What happens next after the law repealing the Northern Ireland Protocol is passed by the House of Commons? How close could we be to a UK-EU trade war?
At one level, that of the parliamentary process, the answer is prosaic – legislation goes to the Lords. But it won’t be introduced in the UK House of Lords until the autumn.
There’s that summer respite that might chill passions even as the mercury rises. Not too many politicians will think deeply about the bill during their annual break. But the politicians, the officials assigned to the area and non-governmental study groups will do it. So does the European Commission, which is never sleepy but always aware.
Many diplomats and mandarins representing this country will have been disappointed with the bill’s relatively smooth passage through the House of Commons – although there have been dire warnings from some Tory grandees, including former Prime Minister Theresa May, while he has regrets from the opposition and vilified, from Labor to the Liberals and the SNP. Even the DUP had to take a more sad than angry approach.
Ultimately, when Boris Johnson took his swan song by the shipping box, there was relatively little incentive for his enemies to mount an attack on what is basically a draftsman’s reflection of his typically thoughtless and ruthless approach… even if that particular child of Boris was worn by Liz Truss, a slavish loyalist, until her selfish motives propelled her to higher goals.
Truss subtly treated Boris the way he treated Theresa – right flanking. It’s obviously still a tactic that works within the Tory ranks, as evidenced by their progression to final elimination with easy membership in a head-to-head bout with Rishi Sunak.
Openly backed by Fleet Street’s shrillest organs, Truss is the new champion of the right. If and when she becomes prime minister – she is currently forecast to prevail over the former chancellor – she cannot relinquish the iconic Protocol Act. Instead, it waves like the banner of restored British glory and the state of emergency, an essential quintessential truss version of the tinny Iron Lady. Everything else is details.
In such an analysis, the bill is Brexit on Brexit… the British are leaving behind in their own sense of entitlement the parts they did not like when they left the EU behind. And what can the EU, powerless on the horizon beyond the white cliffs of Dover, possibly do about it?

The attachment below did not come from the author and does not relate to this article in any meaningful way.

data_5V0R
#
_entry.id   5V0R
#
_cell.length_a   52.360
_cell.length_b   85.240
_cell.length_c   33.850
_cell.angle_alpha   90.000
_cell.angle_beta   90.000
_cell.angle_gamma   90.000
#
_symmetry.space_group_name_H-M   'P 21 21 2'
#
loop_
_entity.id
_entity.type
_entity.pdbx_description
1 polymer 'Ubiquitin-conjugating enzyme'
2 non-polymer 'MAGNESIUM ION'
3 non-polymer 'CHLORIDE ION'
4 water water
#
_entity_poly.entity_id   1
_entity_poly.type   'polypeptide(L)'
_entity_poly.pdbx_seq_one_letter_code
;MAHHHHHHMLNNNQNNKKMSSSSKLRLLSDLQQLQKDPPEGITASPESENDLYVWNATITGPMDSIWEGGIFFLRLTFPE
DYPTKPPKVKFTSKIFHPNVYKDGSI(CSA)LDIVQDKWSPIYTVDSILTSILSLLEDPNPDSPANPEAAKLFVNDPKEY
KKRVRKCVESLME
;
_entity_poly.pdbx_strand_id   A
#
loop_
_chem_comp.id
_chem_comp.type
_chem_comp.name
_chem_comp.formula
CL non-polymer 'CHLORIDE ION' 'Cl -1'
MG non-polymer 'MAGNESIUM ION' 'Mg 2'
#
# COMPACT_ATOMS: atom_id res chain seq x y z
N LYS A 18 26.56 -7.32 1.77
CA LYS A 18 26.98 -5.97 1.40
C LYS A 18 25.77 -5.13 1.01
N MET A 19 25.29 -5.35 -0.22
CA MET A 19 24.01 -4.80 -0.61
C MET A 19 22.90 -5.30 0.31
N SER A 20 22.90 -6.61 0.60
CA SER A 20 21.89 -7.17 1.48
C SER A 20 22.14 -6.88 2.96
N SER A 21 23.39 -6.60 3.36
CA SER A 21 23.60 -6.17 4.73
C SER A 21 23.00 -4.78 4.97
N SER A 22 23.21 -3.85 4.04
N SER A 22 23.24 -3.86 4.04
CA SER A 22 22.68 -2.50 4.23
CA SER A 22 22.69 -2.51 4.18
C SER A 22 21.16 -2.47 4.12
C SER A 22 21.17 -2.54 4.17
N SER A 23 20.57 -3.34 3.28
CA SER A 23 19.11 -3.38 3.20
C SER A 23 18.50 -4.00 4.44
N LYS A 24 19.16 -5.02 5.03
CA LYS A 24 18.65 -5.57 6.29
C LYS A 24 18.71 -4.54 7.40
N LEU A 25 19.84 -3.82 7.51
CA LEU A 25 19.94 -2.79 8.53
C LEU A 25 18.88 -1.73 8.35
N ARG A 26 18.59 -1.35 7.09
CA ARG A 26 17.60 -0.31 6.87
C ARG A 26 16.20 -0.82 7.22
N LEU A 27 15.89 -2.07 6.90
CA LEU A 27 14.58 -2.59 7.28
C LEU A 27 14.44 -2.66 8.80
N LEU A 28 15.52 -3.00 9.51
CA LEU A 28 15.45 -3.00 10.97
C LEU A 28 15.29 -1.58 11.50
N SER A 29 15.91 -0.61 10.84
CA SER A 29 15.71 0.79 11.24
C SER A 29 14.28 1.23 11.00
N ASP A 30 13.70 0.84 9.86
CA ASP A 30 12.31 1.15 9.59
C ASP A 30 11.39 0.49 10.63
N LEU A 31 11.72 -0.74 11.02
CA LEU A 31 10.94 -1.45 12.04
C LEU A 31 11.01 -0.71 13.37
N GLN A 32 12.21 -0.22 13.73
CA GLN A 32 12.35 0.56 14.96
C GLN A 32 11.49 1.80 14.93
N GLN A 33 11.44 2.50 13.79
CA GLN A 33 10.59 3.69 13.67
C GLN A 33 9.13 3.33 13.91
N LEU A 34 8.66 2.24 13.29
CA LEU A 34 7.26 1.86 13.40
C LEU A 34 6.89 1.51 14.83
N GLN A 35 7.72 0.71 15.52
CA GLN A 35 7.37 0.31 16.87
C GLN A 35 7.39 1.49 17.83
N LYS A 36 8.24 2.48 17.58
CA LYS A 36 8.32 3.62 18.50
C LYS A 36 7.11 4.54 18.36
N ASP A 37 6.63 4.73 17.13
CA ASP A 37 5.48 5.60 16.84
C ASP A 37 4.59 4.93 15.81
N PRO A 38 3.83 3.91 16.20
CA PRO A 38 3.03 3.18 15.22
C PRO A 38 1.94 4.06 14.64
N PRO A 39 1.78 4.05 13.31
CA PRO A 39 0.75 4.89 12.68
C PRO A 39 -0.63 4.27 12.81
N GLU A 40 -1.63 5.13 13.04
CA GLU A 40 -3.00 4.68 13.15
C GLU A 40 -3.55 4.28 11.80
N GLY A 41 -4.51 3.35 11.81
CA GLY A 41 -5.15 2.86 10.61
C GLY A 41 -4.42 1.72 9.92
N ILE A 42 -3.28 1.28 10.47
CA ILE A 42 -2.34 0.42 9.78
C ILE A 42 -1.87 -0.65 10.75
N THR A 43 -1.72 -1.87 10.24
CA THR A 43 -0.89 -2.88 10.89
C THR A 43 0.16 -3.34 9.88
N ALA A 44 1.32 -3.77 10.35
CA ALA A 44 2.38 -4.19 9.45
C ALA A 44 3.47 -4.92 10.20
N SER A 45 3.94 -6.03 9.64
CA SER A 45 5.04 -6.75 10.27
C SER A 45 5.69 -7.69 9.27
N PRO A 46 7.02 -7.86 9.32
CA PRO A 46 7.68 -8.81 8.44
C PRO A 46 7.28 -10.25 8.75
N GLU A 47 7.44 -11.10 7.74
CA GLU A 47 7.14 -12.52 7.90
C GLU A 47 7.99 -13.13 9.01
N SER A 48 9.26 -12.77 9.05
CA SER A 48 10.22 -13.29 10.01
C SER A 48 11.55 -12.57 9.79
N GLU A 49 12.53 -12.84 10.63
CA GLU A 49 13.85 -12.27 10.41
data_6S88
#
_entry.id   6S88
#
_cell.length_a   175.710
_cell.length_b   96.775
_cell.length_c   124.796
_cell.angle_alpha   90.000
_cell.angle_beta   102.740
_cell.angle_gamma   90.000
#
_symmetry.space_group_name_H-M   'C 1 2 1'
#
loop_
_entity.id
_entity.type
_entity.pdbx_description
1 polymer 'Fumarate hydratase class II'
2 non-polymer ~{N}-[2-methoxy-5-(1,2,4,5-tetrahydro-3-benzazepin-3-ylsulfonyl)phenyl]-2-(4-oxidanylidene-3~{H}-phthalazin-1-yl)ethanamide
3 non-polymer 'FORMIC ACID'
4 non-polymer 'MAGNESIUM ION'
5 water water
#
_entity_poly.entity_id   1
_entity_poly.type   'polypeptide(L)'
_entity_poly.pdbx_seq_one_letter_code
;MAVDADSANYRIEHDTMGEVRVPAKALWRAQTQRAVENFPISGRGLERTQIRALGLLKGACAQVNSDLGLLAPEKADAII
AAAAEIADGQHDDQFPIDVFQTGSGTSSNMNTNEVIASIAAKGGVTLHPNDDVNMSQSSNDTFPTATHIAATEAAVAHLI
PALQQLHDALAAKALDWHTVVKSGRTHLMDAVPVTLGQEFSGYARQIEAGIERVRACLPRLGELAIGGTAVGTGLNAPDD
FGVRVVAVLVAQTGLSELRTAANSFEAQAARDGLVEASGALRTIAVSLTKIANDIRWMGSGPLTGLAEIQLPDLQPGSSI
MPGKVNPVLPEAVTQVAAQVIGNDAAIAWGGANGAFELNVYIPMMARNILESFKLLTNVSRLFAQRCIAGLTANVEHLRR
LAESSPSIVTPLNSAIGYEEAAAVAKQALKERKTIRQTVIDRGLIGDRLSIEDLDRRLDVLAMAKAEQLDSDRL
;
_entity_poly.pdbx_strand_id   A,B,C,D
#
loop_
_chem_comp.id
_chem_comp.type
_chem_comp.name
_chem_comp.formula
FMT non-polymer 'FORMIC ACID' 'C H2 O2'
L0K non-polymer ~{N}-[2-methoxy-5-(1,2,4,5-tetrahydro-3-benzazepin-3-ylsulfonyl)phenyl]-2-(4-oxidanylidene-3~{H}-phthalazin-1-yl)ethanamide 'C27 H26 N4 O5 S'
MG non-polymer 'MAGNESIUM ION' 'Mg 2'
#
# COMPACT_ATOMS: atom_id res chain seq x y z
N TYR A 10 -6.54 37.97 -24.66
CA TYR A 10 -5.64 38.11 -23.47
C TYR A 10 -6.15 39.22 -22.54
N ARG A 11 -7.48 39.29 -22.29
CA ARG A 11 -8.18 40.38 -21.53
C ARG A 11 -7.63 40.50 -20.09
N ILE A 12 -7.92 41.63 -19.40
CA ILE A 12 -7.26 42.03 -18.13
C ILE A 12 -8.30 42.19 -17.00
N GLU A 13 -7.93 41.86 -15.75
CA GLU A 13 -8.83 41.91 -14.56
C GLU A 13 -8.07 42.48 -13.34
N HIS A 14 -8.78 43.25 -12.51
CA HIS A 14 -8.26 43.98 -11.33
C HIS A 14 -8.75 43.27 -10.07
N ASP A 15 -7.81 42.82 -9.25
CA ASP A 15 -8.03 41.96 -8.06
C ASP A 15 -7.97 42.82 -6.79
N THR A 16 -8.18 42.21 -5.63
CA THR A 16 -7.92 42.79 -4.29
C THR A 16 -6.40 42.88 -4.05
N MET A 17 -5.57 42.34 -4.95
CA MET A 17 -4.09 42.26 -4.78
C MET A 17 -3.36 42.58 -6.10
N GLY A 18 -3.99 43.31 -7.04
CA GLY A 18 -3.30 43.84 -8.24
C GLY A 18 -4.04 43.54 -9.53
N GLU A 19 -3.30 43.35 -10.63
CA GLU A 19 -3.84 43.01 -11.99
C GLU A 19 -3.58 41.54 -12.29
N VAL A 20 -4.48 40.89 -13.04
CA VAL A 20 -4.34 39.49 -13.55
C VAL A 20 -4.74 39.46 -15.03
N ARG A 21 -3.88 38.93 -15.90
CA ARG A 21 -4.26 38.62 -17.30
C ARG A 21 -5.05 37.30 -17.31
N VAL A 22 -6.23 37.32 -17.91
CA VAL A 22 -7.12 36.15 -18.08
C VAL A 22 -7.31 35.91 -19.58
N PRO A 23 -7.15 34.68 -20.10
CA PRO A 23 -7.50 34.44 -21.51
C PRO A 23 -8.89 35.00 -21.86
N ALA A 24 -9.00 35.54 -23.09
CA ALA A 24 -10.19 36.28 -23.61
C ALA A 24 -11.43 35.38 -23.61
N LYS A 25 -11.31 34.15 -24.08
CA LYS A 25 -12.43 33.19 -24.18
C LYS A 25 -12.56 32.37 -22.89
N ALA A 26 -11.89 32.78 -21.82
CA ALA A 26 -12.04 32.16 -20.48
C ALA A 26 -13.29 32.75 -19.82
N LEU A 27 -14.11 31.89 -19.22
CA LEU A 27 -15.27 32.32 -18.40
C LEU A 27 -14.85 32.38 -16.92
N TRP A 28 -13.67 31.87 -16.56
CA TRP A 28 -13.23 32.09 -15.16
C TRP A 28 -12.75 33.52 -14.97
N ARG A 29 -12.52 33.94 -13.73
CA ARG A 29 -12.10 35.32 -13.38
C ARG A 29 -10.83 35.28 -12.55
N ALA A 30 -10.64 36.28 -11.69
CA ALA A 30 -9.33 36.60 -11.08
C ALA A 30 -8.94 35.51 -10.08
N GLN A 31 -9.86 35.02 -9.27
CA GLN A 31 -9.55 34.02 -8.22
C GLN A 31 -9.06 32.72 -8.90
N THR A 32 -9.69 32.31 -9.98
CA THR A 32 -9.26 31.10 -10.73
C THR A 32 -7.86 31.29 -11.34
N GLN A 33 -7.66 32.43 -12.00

Sunak would probably be more forgiving and accommodating, but it’s even more likely he won’t get a chance.
And so the Bill, unchanged, will begin its passage in the Lords. It will no doubt have a far harsher ride here.
The House of Lords has many cross-benchers who are no match for the dingy political exigencies of the House of Commons. There are many thinkers, scientists, ex-judges, former ambassadors and colonial governors, personalities of rank and therefore greater minds.
Think of David Putnam, who resigned over Brexit and recently became an Irish citizen but once wore the ermine. There are many like him – and they are appalled at what Johnsonianism has done to Britain’s standing in the world. They’re lurking for that bill.
However, even if the government’s will were to be thwarted, the Lords can only delay legislation. Under the Act of Parliament – ironically introduced in response to the Lords’ repeated blocking of Home Rule – the Commons will be able to pass the bill after a year without the Lords’ assent.
But there’s still a lot more water to pass under the bridge before then… and a lot more rust to collect on the padlocks surrounding the devolved government in Stormont.
https://www.independent.ie/world-news/europe/britain/northern-ireland-protocol-what-happens-next-41858832.html Northern Ireland Protocol – what’s next?